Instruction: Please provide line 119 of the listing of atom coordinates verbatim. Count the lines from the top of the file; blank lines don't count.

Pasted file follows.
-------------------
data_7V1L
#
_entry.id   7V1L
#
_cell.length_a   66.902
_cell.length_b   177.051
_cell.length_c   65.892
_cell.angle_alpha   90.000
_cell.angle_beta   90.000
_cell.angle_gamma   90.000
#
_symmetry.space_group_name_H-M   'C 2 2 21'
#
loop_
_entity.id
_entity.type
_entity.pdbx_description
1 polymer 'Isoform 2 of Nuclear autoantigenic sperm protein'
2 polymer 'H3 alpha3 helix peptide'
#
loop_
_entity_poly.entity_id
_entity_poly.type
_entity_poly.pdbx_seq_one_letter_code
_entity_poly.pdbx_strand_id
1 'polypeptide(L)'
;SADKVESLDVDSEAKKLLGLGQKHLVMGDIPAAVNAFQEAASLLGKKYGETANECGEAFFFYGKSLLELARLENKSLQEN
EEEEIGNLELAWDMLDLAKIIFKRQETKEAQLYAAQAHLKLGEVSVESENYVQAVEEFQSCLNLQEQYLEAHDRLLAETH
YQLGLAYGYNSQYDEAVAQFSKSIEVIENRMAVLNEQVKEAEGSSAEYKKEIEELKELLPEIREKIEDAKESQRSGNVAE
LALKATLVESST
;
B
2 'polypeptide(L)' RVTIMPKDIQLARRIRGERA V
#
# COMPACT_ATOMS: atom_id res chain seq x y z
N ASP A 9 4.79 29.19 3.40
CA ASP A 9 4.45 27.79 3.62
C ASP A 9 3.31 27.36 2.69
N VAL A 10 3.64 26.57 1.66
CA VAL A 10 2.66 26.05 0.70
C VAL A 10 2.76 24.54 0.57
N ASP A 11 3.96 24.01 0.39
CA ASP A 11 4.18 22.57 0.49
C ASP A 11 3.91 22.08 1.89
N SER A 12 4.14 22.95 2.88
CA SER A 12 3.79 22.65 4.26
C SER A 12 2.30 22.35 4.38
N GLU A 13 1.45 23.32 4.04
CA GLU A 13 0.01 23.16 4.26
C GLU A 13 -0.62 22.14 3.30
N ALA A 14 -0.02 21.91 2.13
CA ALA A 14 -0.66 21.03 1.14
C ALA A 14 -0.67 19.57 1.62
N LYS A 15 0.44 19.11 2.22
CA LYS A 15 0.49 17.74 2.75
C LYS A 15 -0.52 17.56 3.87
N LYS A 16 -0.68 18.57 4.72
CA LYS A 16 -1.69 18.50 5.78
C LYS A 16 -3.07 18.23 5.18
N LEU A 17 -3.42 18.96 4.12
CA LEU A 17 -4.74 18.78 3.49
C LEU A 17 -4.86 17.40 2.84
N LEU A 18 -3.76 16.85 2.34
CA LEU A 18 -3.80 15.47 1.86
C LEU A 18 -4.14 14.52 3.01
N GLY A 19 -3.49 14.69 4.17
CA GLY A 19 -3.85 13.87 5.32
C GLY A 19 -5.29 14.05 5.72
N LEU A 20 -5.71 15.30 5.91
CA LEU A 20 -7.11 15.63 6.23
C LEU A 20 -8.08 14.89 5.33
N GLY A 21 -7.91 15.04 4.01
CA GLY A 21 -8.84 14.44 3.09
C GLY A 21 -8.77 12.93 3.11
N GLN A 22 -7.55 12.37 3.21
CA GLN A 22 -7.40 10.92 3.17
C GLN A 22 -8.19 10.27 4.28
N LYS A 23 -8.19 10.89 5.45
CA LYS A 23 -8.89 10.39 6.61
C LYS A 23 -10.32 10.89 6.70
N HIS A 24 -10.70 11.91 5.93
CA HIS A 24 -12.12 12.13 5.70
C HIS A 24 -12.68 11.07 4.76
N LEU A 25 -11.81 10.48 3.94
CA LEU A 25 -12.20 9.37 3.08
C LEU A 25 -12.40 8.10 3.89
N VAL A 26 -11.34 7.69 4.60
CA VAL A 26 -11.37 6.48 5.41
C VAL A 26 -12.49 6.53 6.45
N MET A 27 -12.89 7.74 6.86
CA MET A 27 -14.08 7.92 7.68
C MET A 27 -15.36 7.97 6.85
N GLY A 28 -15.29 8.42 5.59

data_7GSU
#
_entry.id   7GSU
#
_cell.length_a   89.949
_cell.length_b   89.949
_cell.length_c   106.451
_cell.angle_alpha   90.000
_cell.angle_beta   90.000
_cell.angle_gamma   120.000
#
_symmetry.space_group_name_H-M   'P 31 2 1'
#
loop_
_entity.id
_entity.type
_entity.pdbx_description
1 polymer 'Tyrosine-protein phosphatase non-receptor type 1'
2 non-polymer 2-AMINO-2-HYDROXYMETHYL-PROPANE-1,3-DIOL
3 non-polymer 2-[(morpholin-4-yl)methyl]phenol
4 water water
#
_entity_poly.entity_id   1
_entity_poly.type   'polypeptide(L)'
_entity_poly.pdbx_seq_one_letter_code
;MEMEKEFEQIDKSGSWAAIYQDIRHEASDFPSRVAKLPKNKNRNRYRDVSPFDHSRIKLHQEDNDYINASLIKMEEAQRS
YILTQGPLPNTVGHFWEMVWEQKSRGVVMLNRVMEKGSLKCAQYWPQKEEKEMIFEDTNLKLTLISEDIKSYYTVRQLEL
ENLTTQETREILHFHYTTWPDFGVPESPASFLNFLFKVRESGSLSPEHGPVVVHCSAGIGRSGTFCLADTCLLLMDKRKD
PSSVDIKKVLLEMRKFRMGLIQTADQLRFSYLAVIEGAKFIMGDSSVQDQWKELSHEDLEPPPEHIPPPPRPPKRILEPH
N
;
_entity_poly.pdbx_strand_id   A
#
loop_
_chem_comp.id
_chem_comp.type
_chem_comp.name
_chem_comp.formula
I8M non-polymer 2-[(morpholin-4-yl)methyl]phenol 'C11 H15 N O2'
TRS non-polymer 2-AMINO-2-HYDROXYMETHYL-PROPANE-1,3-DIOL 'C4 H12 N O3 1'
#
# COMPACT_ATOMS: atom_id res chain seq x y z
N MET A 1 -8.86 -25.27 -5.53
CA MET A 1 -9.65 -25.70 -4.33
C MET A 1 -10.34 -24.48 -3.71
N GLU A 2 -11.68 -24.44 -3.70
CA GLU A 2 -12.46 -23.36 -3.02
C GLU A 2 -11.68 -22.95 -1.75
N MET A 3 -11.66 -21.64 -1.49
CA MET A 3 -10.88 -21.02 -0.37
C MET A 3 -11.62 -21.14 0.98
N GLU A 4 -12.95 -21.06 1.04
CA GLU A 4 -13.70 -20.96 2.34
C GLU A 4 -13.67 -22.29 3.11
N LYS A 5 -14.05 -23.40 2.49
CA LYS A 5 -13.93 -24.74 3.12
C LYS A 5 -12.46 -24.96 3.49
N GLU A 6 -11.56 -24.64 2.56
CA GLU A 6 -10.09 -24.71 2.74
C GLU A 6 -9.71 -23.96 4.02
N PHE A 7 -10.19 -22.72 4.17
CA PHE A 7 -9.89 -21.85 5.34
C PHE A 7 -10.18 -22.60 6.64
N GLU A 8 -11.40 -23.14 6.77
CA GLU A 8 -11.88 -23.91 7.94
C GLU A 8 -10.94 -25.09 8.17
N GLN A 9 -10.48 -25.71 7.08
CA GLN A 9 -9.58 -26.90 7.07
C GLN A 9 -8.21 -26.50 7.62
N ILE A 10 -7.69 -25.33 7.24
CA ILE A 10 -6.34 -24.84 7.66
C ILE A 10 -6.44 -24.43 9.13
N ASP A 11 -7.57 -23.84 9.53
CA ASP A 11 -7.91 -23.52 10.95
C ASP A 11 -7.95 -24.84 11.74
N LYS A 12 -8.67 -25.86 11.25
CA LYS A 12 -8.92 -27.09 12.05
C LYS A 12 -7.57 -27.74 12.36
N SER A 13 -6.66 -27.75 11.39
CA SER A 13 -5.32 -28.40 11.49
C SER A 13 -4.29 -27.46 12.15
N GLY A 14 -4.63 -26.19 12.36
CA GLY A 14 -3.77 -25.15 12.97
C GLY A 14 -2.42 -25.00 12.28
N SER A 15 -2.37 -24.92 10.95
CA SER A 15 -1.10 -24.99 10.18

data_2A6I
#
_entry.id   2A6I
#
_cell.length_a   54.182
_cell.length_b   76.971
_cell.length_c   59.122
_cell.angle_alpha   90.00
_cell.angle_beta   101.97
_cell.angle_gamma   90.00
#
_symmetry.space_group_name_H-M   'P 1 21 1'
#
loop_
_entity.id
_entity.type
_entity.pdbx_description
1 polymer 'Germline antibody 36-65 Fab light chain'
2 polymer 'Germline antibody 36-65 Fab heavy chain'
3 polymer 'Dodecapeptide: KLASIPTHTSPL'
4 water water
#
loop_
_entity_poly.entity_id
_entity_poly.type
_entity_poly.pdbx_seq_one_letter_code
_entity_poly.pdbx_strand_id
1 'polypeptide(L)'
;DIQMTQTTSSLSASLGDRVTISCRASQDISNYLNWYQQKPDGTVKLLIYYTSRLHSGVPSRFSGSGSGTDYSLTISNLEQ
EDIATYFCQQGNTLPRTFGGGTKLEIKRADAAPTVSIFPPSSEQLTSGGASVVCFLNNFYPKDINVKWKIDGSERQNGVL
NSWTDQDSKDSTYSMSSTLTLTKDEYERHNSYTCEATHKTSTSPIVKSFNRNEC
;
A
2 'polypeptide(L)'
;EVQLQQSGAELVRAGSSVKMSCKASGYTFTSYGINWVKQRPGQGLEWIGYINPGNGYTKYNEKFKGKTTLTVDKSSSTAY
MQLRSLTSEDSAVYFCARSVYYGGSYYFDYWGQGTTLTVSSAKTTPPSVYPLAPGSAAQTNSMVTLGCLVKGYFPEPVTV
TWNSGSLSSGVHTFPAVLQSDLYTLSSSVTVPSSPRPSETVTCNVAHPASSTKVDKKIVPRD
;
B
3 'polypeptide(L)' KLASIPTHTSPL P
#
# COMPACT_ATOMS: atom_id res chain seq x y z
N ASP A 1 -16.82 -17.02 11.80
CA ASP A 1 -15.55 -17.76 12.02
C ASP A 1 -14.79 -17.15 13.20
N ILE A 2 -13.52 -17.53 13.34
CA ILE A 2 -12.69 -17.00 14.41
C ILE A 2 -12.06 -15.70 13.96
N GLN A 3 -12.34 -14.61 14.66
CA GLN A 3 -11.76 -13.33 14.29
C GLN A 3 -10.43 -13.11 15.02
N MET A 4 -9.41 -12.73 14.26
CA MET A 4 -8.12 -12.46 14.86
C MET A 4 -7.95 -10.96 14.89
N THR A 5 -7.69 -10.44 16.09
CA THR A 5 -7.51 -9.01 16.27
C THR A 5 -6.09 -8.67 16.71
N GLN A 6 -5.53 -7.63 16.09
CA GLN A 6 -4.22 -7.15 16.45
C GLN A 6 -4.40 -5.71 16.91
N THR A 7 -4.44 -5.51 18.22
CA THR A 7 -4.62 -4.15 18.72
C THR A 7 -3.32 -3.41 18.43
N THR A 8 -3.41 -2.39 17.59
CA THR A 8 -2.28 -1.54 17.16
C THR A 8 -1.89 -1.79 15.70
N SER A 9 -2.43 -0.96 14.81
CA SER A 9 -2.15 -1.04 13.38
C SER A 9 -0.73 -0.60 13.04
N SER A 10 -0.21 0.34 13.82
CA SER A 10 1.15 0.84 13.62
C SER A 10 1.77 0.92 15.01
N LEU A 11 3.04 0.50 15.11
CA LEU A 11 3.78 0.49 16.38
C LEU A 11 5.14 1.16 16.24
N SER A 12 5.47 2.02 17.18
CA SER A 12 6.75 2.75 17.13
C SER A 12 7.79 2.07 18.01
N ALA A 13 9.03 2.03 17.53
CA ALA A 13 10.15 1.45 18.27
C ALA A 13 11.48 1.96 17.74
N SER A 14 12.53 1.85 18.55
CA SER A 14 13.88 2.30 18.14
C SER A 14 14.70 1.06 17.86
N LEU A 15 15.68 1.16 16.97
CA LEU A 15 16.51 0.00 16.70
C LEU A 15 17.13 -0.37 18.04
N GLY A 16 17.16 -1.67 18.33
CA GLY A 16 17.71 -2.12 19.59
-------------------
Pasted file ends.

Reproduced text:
;MEMEKEFEQIDKSGSWAAIYQDIRHEASDFPSRVAKLPKNKNRNRYRDVSPFDHSRIKLHQEDNDYINASLIKMEEAQRS